Lowell, as usual, regretted the maniacal way he had acted and later said he was glad to get back to his wife in England. According to his biographer Paul Mariani: “As Cal feared, the Kilkenny event turned out to be a week of drunken and contentious readings.” (Mariani: 434) Lowell, however, did not immediately return to London. He continued partying with Garech Browne, one of his wife’s relatives, at his posh house near Luggala southwest of Dublin. He also visited Heaney’s family at their getaway residence, Glanmore Cottage, in the Wicklow countryside.
As for Heaney’s reaction to Lowell at the Kilkenny Arts Festival, Deane contended:
Heaney revered Lowell’s patrician authority, his Daedalus-Icarus combination of the classical and the Romantic, repeatedly driving itself to the point of breakdown. I guess Heaney showed too much respect for people who took risks, because he disliked in himself a characteristic that he felt was a failure. He was, indeed, as cautious as a cat, and instinctively played safe, was nice to everyone, entertained…multitudes of people at his [Dublin] home, among whom the percentage of hangers-on must have been considerable. But, as usual, Heaney was also fomenting a little rebellion in his more recondite provinces of feeling. Heaney, the man who writes poems, can sometimes rail at Heaney the Poet, the public persona. The authority of reputation is not identical with the authority of the writer’s voice; it may undermine it. What Heaney observed and admired in Lowell was his way of dealing with this conflict.” (New Yorker, 66)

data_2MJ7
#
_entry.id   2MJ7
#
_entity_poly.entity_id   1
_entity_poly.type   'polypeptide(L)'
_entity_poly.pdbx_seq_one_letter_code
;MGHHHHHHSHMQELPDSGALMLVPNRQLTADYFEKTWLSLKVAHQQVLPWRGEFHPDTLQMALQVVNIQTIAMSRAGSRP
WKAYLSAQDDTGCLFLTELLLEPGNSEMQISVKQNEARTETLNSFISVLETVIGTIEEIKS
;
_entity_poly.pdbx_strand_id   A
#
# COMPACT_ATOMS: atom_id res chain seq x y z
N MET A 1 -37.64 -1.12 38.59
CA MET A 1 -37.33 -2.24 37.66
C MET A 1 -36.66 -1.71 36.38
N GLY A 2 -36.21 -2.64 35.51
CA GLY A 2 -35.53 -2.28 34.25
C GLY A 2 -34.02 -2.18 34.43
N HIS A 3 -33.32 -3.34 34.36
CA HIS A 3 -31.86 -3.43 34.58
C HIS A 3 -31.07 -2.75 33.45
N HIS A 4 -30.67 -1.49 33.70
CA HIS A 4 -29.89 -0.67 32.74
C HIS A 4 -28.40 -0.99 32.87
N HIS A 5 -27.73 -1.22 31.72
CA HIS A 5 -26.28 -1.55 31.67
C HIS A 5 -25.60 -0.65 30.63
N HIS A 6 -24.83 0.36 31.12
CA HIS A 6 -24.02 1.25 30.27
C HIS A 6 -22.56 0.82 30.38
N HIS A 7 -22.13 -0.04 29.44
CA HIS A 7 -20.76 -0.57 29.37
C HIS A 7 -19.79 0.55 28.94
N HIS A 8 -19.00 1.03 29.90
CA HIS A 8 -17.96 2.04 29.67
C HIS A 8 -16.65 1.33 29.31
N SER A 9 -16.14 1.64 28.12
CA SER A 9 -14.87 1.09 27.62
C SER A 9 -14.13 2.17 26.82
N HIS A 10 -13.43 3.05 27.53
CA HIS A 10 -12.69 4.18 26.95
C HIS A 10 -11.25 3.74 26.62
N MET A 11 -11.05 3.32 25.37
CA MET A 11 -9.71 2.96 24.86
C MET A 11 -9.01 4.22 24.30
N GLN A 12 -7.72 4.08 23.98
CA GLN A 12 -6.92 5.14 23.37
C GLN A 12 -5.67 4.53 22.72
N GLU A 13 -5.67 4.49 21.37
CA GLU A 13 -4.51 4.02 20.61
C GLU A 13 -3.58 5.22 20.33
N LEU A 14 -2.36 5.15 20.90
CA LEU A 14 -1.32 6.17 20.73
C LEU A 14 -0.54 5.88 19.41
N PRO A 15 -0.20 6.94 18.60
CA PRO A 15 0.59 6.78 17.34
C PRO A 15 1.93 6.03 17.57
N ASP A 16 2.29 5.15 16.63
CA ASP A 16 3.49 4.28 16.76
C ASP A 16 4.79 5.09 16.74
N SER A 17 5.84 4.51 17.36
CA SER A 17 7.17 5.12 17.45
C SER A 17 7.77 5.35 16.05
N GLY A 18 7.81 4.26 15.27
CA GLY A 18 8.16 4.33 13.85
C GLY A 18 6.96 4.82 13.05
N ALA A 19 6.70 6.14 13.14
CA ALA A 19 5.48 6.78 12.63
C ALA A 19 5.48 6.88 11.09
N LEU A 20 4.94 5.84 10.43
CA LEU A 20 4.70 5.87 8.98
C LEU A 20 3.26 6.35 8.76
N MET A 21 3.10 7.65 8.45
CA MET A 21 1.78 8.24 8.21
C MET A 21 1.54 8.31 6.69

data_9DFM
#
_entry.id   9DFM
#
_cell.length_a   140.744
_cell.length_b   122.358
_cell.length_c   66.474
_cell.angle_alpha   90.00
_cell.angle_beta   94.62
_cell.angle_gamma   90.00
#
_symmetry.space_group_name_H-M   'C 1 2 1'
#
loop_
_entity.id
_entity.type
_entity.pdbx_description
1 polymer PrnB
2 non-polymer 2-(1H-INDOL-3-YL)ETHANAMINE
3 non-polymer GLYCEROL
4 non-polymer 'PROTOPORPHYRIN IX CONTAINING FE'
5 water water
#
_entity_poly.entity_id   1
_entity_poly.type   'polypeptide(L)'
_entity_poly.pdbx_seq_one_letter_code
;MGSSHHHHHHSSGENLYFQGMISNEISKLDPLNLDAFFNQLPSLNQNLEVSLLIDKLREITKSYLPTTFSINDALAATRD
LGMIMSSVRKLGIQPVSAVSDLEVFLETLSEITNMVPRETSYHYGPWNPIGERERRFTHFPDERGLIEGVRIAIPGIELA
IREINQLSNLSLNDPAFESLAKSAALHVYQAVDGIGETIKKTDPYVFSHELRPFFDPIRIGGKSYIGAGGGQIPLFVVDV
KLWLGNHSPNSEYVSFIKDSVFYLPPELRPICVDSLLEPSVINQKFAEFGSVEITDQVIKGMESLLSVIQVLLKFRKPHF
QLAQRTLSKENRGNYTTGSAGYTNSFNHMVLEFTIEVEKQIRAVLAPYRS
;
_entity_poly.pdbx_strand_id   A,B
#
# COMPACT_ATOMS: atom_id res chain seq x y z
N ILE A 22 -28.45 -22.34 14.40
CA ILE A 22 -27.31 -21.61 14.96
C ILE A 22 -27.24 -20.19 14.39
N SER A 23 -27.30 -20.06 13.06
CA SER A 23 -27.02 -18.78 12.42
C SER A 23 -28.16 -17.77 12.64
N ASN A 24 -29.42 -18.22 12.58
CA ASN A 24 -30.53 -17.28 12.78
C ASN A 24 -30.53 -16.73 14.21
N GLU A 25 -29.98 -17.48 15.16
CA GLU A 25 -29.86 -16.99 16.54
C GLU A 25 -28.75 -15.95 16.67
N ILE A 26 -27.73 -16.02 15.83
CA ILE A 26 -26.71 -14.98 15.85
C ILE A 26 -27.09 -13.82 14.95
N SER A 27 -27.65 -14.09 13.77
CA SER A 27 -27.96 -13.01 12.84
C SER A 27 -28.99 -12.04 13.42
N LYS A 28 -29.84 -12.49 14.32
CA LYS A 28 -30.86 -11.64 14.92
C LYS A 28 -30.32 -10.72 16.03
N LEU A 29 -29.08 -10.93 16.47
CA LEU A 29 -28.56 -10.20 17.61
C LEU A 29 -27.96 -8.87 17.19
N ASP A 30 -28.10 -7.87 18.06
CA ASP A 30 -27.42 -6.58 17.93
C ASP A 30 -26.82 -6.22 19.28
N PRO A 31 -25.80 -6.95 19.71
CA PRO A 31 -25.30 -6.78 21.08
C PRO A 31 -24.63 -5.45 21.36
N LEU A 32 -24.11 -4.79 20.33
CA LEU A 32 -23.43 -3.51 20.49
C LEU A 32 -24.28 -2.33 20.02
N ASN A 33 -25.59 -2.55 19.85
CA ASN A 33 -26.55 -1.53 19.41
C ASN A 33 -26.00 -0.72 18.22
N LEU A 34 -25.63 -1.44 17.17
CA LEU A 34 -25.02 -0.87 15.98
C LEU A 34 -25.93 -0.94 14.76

Heaney, in fact, did not always “play safe.” If he had been as cautious as Deane maintained, he would have become a farmer like his father in Northern Ireland or, when he had a secure academic job in Belfast in the 1970s, he would not have quit, left the country with his family, and plunged into the precarious life of a freelance writer in a Wicklow cottage. Heaney was, however, inveterately generous and polite. He wrote Lowell a letter thanking him for being a magnanimous guest at the festival and, as with other literary father figures, he addressed Lowell as if he were a priest who had performed a “confirmation.”